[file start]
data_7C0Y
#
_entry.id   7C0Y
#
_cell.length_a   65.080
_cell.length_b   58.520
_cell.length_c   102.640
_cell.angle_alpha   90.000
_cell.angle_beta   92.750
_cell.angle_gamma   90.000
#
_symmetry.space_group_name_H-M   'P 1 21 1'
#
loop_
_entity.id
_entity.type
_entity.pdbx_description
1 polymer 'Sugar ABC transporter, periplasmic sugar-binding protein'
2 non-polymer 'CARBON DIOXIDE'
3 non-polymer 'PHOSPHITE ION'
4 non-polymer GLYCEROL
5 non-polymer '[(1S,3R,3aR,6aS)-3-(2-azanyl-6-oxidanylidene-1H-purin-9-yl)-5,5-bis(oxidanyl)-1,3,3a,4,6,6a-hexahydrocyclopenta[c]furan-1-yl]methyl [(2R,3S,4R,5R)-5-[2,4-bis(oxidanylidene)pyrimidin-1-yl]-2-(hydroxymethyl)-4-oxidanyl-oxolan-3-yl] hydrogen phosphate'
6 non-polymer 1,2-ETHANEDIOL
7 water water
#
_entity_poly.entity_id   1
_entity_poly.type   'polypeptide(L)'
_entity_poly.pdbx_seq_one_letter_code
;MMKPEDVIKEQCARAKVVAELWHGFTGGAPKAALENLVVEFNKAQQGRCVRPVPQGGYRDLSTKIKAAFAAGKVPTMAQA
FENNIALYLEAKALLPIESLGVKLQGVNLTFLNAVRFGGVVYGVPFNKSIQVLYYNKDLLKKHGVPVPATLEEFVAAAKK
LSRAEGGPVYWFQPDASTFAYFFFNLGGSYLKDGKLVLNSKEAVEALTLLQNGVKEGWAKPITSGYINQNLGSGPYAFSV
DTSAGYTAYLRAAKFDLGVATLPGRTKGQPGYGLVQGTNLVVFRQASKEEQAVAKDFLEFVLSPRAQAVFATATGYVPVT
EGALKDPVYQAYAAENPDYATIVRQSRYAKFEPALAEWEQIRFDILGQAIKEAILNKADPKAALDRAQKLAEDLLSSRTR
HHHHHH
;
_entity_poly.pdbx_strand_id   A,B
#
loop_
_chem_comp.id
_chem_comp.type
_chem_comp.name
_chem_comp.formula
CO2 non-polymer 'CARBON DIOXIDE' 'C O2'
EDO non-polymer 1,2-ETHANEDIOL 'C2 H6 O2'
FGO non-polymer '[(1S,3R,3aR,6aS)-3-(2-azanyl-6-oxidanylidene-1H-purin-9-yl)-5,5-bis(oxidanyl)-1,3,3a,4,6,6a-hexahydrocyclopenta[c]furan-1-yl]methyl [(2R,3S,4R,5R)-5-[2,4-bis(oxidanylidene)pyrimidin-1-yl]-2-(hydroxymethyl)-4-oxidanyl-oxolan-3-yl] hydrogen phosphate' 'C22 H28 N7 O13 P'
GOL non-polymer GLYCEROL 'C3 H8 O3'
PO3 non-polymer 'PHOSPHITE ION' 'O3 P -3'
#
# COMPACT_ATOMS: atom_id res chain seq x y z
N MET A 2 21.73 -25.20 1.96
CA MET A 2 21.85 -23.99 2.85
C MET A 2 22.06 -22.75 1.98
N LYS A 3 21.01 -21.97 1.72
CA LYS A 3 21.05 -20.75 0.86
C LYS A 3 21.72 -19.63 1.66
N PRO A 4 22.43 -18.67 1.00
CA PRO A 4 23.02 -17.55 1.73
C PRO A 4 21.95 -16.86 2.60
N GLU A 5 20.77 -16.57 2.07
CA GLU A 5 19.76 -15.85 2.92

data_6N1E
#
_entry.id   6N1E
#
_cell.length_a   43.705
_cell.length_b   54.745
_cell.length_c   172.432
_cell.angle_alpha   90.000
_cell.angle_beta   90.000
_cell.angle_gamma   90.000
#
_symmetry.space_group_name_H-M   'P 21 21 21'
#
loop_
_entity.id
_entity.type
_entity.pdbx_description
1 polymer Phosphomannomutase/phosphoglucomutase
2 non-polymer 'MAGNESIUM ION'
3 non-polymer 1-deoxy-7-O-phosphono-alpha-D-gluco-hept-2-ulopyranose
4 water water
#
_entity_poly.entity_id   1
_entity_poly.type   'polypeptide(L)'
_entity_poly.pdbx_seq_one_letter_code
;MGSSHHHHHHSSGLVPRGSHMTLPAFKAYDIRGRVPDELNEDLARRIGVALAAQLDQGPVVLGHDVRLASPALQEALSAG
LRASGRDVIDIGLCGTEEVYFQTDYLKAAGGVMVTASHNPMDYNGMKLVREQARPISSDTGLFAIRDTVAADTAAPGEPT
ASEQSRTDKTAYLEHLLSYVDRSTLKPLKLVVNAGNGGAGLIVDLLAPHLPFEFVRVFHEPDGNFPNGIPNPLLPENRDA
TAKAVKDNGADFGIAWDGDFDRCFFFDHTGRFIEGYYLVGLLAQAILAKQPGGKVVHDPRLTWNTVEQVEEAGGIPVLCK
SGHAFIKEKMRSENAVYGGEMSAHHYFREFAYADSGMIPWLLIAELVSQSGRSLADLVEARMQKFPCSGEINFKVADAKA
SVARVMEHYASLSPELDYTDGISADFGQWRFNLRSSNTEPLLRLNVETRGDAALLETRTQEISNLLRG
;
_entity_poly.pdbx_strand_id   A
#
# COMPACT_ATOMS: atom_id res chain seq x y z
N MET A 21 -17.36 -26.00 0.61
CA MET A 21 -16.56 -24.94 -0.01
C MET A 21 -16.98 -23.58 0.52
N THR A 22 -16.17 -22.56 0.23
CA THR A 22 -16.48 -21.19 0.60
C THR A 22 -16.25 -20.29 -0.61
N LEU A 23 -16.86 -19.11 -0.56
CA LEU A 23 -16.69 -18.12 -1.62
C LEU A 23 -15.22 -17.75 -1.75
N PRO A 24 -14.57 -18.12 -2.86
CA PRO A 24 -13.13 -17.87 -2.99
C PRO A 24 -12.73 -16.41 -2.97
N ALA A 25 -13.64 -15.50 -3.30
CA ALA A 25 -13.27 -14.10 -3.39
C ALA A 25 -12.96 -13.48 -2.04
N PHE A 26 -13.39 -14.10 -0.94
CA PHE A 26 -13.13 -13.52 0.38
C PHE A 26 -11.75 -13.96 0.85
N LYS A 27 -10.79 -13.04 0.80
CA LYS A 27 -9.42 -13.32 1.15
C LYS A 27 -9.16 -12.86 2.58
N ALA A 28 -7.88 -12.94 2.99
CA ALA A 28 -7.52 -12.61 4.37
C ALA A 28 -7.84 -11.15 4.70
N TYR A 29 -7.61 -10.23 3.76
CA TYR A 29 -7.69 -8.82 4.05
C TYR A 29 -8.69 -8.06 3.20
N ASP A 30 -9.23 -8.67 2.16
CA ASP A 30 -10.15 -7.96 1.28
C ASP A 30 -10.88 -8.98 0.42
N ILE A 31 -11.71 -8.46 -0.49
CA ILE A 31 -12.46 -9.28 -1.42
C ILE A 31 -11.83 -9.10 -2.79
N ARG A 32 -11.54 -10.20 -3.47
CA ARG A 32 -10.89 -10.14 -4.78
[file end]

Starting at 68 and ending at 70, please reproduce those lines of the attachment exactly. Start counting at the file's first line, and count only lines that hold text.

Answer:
_cell.angle_alpha   90.000
_cell.angle_beta   90.000
_cell.angle_gamma   90.000